IConference 2012 Design Jam Session: Learning by doing and sharing how to do it in iSchools


Michael Twidale, Sunah Suh, Ingbert Schmidt, Peter Organisciak, Jeff Ginger, UIUC
Matthew Ratto, University of Toronto
Jean-François Blanchette, UCLA
Christopher Lueg, University of Tasmania


The title of this conference is: “iConference 2012 | Culture • Design • Society”. Therefore we propose to bring not just talking about design and thinking about design to the iConference, but also Design Thinking and especially Design Doing. We have taught a number of design courses in Library and Information Science (LIS) programs that focus on design from two perspectives: the unique perspective that LIS brings to design, and the effective pedagogical presentation of design to students who may have never considered themselves designers but can benefit greatly from the perspective in their professional work.

In this alternate event we aim to showcase in live demonstrations a particular group of focused design techniques that we group under the term “Design Jam”. Activities that fit this very broad definition are sometimes also called charettes, sprints, hackfests and barcamps. Essentially they are about addressing a particular design challenge and thinking-by-doing. Although they often have a component of brainstorming, they involve additional activities, including:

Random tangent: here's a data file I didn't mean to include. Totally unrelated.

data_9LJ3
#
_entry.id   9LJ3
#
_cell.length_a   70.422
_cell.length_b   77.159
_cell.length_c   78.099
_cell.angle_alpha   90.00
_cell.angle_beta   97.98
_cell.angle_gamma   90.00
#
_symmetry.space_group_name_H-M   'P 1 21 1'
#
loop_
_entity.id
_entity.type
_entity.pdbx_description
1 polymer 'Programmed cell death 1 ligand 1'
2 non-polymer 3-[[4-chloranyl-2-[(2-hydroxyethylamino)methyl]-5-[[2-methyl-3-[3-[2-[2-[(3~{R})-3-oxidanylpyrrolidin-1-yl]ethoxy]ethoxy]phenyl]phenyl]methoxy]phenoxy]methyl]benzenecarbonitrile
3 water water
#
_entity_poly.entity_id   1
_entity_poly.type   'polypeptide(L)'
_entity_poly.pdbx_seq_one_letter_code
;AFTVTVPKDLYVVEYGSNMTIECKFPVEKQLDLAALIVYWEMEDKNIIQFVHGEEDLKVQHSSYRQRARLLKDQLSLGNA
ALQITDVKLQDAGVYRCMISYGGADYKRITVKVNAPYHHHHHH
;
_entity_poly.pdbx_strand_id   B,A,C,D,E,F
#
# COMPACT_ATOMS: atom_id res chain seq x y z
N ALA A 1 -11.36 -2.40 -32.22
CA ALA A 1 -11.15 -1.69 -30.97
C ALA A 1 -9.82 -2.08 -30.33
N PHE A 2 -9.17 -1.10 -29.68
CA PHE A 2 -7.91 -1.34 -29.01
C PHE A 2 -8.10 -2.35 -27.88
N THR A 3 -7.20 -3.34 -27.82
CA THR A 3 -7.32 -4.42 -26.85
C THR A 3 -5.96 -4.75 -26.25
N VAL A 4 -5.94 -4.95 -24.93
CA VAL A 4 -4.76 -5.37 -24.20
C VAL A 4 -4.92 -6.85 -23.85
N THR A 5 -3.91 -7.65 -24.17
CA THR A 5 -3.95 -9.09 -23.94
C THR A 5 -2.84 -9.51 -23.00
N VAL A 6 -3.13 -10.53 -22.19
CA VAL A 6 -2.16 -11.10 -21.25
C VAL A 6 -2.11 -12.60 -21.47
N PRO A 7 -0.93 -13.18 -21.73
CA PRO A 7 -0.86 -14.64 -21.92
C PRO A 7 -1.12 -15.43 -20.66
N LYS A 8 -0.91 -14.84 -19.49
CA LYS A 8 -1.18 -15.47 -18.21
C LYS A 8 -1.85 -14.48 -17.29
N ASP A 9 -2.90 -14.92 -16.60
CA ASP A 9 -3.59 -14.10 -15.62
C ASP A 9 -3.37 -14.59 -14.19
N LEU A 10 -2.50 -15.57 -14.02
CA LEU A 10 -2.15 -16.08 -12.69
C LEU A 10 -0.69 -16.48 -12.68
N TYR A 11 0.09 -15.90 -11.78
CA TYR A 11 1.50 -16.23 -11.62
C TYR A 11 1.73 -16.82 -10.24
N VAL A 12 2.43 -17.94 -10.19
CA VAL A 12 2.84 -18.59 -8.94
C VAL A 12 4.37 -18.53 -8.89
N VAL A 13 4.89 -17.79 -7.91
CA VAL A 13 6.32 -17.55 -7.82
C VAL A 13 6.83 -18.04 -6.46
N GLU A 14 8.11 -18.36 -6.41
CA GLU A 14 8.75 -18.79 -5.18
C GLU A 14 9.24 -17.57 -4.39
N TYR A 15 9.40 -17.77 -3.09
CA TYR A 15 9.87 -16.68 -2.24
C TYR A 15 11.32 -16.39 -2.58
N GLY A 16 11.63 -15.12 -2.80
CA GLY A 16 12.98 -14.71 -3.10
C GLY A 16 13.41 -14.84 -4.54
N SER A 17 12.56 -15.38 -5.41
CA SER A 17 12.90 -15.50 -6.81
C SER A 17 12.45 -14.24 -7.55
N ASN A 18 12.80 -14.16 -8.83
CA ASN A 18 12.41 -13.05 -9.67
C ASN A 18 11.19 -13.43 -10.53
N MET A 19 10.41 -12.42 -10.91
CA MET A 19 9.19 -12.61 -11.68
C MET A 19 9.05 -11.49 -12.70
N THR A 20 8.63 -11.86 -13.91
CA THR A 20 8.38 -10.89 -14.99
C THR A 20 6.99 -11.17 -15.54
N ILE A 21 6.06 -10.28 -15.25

• Paper prototyping
  • Constructing personas and scenarios
  • Bodystorming
  • Improvisational acting involving props
  • Rapid prototyping
  • Mashup programming
  • Exploratory tweaking of applications
  • Patchwork prototyping, assembling ideas out of pre-existing applications and code
  • Hardware prototyping, e.g. using Arduino

Based on our substantial experience of teaching using various design jam approaches in a number of different settings, we claim that there are various pedagogic advantages to this approach:

  • It can be a good initial introduction for students with minimal prior experience of design, especially design of computational solutions.
  • Short focused activities facilitate intellectual risk-taking – you can just try something out to see where it leads rather than worrying about committing to a semester long project.
  • It can allow the exploration of multiple alternatives, prior to larger longer scale projects.
  • It can be folded into work to build useful applications for research projects or community outreach.
  • It can help students understand the potential of multiple iterative approaches to analysis, design and evaluation.
  • It can be done in a fun, motivating manner, even outside scheduled class time.
  • It follows techniques used in professional creative design studios, labs and startups, particularly when exploring a novel approach.
  • It fits well with many approaches to Design Thinking, as exemplified in (Kelley & Littman 2005) and (Martin 2005).

The event will be a live design jam run as a public spectacle, so that attendees may either participate in designing or watch others doing so. In the second half of the event we will discuss issues related to the pragmatics and pedagogy of design jams.


To provide a forum for those who teach or plan to teach design in iSchools to share ideas, tactics, pedagogic challenges, best practices, evocative tasks, and neat solutions. Also, to illustrate the approach to those who do not teach design but are curious about how it might be taught and how it might integrate with more conceptual-analytic courses.